Disk drive consolidation as Western buys Komag
SAN FRANCISCO (Reuters) - Western Digital Corp. has agreed to buy component maker Komag Inc., in the latest move to consolidate the disk drive industry, for about $1 billion in cash, the companies said on Thursday.
The proposed merger comes amid a sharp fall in prices in the highly commoditized computer disk-drive industry, once one of the bedrock manufacturing sectors in Silicon Valley.
Western Digital would pay $32.25 a share for all of the outstanding shares of Komag, a supplier of the thin-film media that finished products maker Western uses to make disk drives.
Komag stock rose 7.6 percent in after-hours trade to $31.83, while Western Digital dipped 2 percent in extended trade to $19.15.
Separately, Komag warned that revenue for the second quarter will be down at least 30 percent from the first quarter, well below Wall Street's consensus view or $217.3 million, or an 18 percent quarterly decline.
Due the sharp revenue decline, Komag expects a substantial operating loss in the quarter.
Analysts have predicted a profit, on average, of 42 cents a share in the current quarter, according to Reuters Estimates.
In April, rival Seagate Technology scaled back its outlook for the current quarter and year, blaming a price war over high-capacity desktop computer drives, which now store as much as about one trillion bytes of data.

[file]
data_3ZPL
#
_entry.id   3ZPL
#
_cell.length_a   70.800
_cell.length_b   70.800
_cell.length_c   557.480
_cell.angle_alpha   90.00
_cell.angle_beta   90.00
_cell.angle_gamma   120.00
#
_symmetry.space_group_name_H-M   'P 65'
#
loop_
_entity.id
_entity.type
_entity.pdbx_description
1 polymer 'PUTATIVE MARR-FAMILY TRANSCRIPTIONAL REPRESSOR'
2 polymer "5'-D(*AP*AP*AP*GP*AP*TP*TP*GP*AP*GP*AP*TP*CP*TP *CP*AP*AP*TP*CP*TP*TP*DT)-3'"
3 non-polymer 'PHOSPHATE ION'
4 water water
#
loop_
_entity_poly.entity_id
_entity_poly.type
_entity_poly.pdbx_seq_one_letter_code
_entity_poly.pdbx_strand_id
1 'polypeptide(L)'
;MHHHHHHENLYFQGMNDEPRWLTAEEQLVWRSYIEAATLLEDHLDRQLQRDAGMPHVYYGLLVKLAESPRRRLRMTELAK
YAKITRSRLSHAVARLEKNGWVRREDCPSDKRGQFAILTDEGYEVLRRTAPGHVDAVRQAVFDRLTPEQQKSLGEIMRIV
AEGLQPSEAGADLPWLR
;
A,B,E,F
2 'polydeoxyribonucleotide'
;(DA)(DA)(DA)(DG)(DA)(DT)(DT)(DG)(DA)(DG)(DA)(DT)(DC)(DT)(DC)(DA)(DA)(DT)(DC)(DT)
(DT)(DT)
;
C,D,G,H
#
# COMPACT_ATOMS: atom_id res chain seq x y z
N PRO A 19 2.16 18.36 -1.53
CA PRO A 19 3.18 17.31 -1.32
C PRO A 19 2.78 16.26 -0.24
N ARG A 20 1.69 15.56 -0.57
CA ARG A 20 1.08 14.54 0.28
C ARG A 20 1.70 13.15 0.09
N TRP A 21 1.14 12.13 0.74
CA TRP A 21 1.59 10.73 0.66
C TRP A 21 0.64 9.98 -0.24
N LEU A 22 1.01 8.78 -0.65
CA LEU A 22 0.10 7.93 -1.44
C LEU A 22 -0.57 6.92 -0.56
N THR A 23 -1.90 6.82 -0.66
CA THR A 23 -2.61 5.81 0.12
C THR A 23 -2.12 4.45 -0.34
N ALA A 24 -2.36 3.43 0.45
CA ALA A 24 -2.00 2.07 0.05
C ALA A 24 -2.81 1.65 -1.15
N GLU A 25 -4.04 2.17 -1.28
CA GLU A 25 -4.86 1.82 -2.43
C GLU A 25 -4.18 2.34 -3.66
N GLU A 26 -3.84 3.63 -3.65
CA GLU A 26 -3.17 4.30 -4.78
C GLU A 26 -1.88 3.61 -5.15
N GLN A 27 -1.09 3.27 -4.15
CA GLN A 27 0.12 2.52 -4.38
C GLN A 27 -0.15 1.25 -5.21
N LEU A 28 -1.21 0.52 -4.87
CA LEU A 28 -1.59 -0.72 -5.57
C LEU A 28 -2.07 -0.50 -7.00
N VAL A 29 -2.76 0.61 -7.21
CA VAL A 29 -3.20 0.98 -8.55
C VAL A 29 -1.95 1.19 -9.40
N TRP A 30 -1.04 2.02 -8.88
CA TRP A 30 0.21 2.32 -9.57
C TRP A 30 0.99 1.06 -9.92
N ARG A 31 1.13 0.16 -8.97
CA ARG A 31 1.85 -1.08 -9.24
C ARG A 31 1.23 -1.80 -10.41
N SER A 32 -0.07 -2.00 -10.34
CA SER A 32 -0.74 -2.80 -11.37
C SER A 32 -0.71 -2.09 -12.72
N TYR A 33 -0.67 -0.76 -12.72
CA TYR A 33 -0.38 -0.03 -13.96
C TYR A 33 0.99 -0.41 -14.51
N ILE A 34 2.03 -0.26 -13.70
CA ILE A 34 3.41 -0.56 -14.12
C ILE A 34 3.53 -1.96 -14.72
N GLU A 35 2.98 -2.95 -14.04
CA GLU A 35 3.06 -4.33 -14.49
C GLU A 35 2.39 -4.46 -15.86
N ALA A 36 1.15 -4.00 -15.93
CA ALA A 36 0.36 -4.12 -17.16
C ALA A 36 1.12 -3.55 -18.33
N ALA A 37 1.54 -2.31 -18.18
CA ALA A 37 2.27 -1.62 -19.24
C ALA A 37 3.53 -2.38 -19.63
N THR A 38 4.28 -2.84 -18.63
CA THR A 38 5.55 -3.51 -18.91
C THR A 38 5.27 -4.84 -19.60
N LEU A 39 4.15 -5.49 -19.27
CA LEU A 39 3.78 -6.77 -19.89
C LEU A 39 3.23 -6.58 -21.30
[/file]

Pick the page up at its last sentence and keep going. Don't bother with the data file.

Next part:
The Komag deal comes four years after Western Digital acquired part of bankrupt disk drive parts maker, Read-Rite, which supplied the mechanical heads used to read data on drives.
So-called Winchester disk drives -- the basic technology used for storage in personal computers, laptops and a range of consumer electronics -- was invented in Silicon Valley by International Business Machines Corp. researchers in the 1970s.
IBM sold most of its own disk drive business to Hitachi Ltd. in 2003. Seagate acquired Maxtor, another of the remaining independent disk drive makers last year.
Western Digital plans to fund the transaction, including the expected retirement of Komag's convertible debt due in 2014, through cash from the combined company and a senior secured term loan of up to $1.25 billion.
The transaction has been unanimously approved by both boards and is subject to regulatory approvals. It is expected to close in the third quarter.
Unusual trading in options positions ahead of the deal that would benefit from a rise in Komag shares looked "suspicious," an options analyst said on Thursday.
"I would say this unusual spike in call trading before the deal is suspicious," said Joe Sunderman, vice president of research and development at Schaeffer's Investment Research in Cincinnati, Ohio.
In several instances this week, the volume in Komag calls, granting investors the right to buy its stock at a given price and time, was 14 times the ordinary volume so far this year, Schaeffer's data showed.
Particularly notable were the July calls allowing investors to buy Komag shares at $30 a piece within a few weeks, Sunderman said.
(Additional reporting by Doris Frankel in Chicago)
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